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Betsey Robinson Lectures on Ancient Landscapes at Hollins University Classics Symposium

Posted by on Friday, November 30, 2018 in Conferences, Events, HART, Lectures, News, Vanderbilt University, VRC.

Betsey Robinson, acting chair and associate professor of history of art, was an invited speaker at the annual Hollins University Classics Symposium in Roanoke, VA, on November 8. This year’s theme was “Being There–Martial and Mythological Landscapes of Greece.” Robinson’s lecture, entitled “Musing on Mountain Landscapes in Central Greece,” surveyed her ongoing work and recent discoveries on Greek mountains and their ancient sacred and mythological traditions, from Parnassos and Helikon to Arcadian Mount Chelmos and the marvelous waters of the Styx near the peak.

Robinson contrasted eyewitness accounts and imagined views as well as the interplays of religion and reputation in those ancient places. Her talk was paired with another, by Matt Sears of the University of New Brunswick, who focused on ancient battlefields and the experience—and importance—of visiting them, today as in MountChelmosantiquity.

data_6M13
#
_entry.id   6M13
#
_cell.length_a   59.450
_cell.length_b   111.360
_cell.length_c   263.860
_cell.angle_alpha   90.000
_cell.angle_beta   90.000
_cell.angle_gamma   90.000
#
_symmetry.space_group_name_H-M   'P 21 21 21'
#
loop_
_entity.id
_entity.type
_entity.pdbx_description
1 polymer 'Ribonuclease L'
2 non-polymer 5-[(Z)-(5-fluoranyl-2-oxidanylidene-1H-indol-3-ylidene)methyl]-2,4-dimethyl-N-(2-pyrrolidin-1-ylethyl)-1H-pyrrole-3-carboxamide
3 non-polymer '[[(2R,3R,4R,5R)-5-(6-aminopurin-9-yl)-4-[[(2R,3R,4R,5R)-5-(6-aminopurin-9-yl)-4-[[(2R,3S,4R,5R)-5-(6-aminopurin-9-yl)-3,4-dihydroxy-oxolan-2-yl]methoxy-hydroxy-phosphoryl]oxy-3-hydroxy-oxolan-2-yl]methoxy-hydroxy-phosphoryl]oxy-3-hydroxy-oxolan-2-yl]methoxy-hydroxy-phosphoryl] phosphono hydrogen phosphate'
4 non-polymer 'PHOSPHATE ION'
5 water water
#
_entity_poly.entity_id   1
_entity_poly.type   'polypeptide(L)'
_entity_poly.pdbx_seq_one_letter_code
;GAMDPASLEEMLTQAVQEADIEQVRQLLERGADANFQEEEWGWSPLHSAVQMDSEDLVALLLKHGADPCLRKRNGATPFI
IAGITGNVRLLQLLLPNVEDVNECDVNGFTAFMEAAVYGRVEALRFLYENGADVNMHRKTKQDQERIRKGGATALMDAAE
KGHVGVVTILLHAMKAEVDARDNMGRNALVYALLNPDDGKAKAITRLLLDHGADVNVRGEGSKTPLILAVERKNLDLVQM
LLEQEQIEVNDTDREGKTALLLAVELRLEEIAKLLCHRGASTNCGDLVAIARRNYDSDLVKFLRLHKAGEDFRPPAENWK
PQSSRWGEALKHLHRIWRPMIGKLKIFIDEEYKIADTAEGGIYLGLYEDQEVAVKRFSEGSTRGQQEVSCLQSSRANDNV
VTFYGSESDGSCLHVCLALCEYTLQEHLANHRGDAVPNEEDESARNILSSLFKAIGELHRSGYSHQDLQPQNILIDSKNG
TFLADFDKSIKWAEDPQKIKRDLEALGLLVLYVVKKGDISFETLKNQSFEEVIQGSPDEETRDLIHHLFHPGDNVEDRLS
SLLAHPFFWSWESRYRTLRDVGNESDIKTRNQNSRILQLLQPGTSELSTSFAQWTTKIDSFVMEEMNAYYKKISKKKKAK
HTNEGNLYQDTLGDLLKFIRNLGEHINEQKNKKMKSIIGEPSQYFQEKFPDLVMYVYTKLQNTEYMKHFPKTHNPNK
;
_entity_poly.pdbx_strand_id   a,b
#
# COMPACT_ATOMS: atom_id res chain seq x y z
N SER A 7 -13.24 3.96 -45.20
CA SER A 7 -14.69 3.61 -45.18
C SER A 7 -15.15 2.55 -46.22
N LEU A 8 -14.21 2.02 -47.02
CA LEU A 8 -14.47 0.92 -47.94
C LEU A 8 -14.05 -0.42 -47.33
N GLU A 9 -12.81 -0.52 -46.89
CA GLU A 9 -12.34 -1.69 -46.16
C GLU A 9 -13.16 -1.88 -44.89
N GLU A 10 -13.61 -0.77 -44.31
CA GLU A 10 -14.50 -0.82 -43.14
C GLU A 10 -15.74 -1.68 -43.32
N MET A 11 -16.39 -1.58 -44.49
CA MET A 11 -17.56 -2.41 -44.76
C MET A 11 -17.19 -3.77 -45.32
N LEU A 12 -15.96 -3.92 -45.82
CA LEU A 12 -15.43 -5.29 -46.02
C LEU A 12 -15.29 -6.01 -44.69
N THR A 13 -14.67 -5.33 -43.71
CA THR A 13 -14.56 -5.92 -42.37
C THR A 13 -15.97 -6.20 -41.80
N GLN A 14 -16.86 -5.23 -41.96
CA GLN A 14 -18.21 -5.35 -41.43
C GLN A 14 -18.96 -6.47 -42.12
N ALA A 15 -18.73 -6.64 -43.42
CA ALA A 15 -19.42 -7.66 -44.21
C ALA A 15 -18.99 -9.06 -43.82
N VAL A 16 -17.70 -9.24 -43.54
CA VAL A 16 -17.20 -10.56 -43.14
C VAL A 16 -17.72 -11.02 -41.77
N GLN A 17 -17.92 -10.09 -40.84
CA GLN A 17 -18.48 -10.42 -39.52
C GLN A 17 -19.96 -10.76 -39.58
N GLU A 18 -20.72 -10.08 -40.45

Mount Chelmos, ancient Arcadia, and the real water of the Styx (see arrow–just a trickle by early July).

“That cold water that drizzles down from a steep sky-climbing cliffside, and it is one horn of the Okeanos stream, and travels off that holy river a great course through night’s blackness under the wide-wayed earth and … this stream, greatly vexing the gods, runs off the precipice … the imperishable, primeval water of Styx…”  Hesiod’s Theogony 775 (transl. Evelyn-White) [8th or 7th century BCE]





Early sunset, Sanctuary of Apollo at Delphi, on Mount Parnassos





Goats above the ancient theater in the Valley of the Muses, Mount Helikon, Central Greece



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